Congestive Heart Failure1: Cardiac Mortality Rates Based Upon ANP2
and cTnI3 Levels
*ANP +ve cTnI +ve **ANP −ve/cTnI −ve
Deceased 18 (29%) 10 (38%)  18 (13%)
Alive 44 (71%) 16 (62%) 124 (87%)
Statistics
1. ANP +ve vs. ANP −ve/cTnI −ve Pearson chi-square = 7.944 p = 0.0048
RR = 1.91 (CI 1.262-2.887)
2. cTnI +ve vs. ANP −ve/cTnI −ve Pearson chi-square = 10.52 p = 0.0011
RR = 3.13 (CI 1.586-6.1558)
3. cTnI +ve vs. ANP +ve Pearson chi-square = 1.818 p = 0.1775
*ANP +ve/ **ANP −ve/ ANP +ve/ ANP −ve/
cTnI +ve cTnI −ve cTnI −ve cTnI +ve
Deceased 5 (55%)  18 (13%) 13 (24%)  5 (29%)
Alive 4 (45%) 124 (87%) 40 (76%) 12 (71%)
Statistics
1. ANP +ve/cTnI +ve vs. ANP −ve/cTnI −ve Pearson chi-square =
12.052 p = 0.0005 RR = 6.96 (CI 2.018-23.983)
2. ANP +ve/cTnI +ve vs. ANP +ve/cTnI −ve Pearson chi-square =
3.59 p = 0.0579 RR = 3.06 (CI 0.925-10.094)
3. ANP +ve/cTnI +ve vs. ANP −ve/cTnI +ve Pearson chi-square =
1.699 p = 0.1923
4. ANP +ve/cTnI −ve vs. ANP −ve/cTnI −ve Pearson chi-square =
4.055 p = 0.0440 RR = 1.72 (CI 1.0489-2.818)
5. ANP −ve/cTnI +ve vs. ANP −ve/cTnI −Pearson chi-square =
3.437 p = 0.0637 RR = 2.46 (CI 0.9881-6.3393)
*ANP ≧ 3000 pmol/L  cTnI +ve - ≧0.1 ug/L
**ANP < 3000 pmol/L  cTnI +ve - <0.1 ug/L
1Class III and IV Heart Failure
2N-terminal Atrial Natriuretic Peptide
3Cardiac Troponin I

We have performed a simple linear regression analysis of cTnI levels on pro-ANP levels. We found that the R2 value for two separate experiments and their combination was 0.0002. F ration for the model was 0.06. The probability associated with the model was 0.80. Thus we found no evidence that cTnI levels were significantly dependent on pro-ANP levels.

cTnI and pro-ANP levels are therefore deemed to be independent of each other in predicting mortality rates as per the linear regression analysis, and it is concluded that more prognostic information related to CHF can be garnered by looking at the markers conjunctively as opposed to individually.

As used herein, the term antibody includes polyclonal and monoclonal antibodies of any isotype (IgA, IgG, IgE, IgD, IgM), or an antigen-binding portion thereof, including but not limited to F(ab) and Fv fragments, single chain antibodies, chimeric antibodies, humanized antibodies, and a Fab expression library.

Antibodies useful as detector and capture antibodies in the present invention, may be prepared by standard techniques well known in the art. The antibodies can be used in any type of immunoassay. This includes both the two-site sandwich assay and the single site immunoassay of the non-competitive type, as well as in traditional competitive binding assays.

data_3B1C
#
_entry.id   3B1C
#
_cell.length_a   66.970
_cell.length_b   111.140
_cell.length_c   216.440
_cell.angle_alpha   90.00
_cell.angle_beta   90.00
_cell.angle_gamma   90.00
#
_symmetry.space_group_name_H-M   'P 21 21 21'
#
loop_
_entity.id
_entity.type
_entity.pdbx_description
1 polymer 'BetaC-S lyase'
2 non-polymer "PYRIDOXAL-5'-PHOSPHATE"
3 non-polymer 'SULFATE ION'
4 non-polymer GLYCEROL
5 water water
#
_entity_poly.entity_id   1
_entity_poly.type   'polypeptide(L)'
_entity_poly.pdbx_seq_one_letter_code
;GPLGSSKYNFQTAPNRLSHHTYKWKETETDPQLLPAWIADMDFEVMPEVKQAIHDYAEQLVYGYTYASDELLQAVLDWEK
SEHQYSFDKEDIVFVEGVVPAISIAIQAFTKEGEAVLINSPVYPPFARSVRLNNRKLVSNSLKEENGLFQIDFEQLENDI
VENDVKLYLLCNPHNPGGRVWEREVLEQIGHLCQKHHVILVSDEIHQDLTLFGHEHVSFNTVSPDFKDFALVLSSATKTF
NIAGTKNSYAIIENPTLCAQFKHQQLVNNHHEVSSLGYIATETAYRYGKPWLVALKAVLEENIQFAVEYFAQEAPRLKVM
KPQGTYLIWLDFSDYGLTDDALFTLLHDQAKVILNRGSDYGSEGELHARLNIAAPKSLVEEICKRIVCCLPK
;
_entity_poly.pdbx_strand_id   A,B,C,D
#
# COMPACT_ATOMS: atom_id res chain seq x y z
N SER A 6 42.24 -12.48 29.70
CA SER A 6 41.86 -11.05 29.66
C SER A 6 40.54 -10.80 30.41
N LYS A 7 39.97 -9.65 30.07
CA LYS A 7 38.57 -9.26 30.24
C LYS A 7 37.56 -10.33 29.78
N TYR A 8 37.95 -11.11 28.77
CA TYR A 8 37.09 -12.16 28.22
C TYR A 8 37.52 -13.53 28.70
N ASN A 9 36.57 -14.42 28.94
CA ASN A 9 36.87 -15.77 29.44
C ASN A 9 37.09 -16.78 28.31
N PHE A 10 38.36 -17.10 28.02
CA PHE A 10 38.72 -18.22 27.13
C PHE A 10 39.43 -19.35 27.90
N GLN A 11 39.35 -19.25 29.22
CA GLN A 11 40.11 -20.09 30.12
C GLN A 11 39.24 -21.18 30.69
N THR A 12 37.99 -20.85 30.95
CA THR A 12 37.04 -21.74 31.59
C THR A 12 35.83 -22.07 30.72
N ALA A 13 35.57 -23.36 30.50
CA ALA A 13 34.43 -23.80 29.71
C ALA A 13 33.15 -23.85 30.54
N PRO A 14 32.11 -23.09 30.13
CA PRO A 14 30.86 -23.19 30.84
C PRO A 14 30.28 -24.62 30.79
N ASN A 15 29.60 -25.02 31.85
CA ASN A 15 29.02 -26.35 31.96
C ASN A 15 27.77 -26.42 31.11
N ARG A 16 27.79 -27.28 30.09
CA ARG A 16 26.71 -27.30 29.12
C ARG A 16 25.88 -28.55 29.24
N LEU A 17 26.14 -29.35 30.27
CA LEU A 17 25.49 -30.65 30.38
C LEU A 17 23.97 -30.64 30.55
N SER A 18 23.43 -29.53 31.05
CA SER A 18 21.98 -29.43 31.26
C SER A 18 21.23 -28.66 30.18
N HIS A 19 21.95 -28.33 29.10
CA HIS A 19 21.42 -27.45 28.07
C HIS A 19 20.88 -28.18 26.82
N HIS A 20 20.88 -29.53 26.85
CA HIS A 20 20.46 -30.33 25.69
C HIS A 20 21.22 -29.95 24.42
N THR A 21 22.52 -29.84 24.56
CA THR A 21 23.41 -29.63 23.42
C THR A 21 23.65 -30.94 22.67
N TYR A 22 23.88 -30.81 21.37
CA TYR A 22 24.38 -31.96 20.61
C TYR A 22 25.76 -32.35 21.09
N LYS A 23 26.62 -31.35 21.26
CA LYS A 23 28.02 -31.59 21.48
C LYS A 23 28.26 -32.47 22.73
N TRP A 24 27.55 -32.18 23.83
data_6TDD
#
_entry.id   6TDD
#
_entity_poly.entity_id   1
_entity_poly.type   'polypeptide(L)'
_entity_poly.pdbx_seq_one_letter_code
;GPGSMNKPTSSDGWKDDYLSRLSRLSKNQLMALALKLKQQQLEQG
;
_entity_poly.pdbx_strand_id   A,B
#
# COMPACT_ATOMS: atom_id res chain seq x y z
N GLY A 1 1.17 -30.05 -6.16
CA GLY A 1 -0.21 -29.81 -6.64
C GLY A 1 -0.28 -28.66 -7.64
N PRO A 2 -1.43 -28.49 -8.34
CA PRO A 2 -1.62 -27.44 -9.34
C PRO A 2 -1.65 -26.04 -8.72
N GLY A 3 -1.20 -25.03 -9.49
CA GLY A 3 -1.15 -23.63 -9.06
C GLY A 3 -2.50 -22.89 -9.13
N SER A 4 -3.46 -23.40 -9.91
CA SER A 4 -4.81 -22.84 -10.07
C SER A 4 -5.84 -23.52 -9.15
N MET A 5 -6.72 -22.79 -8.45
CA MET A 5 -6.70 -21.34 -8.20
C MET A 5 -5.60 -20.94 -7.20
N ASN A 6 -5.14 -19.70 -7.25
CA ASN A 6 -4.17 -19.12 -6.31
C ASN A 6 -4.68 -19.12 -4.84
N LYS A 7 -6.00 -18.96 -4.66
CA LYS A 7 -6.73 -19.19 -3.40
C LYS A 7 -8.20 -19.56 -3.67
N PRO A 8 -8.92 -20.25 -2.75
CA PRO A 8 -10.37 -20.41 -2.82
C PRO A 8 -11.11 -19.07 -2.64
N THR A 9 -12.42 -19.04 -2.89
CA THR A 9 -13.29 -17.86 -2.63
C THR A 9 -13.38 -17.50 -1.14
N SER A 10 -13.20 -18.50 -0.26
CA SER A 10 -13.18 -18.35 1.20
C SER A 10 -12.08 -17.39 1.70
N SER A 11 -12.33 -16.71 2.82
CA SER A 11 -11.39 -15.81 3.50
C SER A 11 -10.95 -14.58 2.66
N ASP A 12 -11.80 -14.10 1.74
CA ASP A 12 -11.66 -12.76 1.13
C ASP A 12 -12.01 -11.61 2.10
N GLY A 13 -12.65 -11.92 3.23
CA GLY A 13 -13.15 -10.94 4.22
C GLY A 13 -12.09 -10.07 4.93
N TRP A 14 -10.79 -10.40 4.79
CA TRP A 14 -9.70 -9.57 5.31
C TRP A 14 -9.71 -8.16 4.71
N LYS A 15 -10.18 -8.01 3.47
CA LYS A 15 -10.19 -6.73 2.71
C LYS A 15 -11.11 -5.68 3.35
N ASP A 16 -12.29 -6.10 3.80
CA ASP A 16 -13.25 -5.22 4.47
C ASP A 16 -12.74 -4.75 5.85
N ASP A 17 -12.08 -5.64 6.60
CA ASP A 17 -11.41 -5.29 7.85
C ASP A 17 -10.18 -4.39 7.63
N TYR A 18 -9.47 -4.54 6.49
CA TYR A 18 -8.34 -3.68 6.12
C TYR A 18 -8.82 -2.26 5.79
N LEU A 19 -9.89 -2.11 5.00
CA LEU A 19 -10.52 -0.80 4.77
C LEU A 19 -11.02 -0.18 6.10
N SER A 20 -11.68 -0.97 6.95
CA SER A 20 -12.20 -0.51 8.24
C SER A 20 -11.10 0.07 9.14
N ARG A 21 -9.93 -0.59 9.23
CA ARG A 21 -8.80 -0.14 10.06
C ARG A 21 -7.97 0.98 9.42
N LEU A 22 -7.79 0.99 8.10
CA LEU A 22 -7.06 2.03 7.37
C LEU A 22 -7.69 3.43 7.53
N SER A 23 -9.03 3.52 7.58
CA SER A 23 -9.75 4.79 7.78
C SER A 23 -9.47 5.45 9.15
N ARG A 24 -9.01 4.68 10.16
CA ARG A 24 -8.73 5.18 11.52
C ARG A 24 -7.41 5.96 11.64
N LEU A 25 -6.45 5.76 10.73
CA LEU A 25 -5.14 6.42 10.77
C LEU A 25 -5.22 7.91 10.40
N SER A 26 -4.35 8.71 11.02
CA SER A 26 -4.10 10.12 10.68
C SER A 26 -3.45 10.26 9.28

Particularly preferred, for ease and simplicity of detection, and its quantitative nature, is the sandwich or double antibody assay of which a number of variations exist, all of which are contemplated by the present invention. For example, in a typical sandwich assay, unlabeled antibody is immobilized on a solid phase, e.g. microtiter plate, and the sample to be tested is added. After a certain period of incubation to allow formation of an antibody-antigen complex, a second antibody, labeled with a reporter molecule capable of inducing a detectable signal, is added and incubation is continued to allow sufficient time for binding with the antigen at a different site, resulting with a formation of a complex of antibody-antigen-labeled antibody. The presence of the antigen is determined by observation of a signal which may be quantitated by comparison with control samples containing known amounts of antigen.

The assays may be competitive assays, sandwich assays, and the label may be selected from the group of well-known labels such as radioimmunoassay, fluorescent or chemiluminescence immunoassay, or immunoPCR technology. Extensive discussion of the known immunoassay techniques is not required here since these are known to those of skilled in the art. See Takahashi et al. (Clin Chem 1999;45(8):1307) for S100B assay.

Although not wishing to be limited to any particular embodiment, the panel format exemplified herein is known and is commercially available. The panel format is similar to a format currently being used in association with pregnancy testing and is commercially available under the trade-mark BIOSIGN.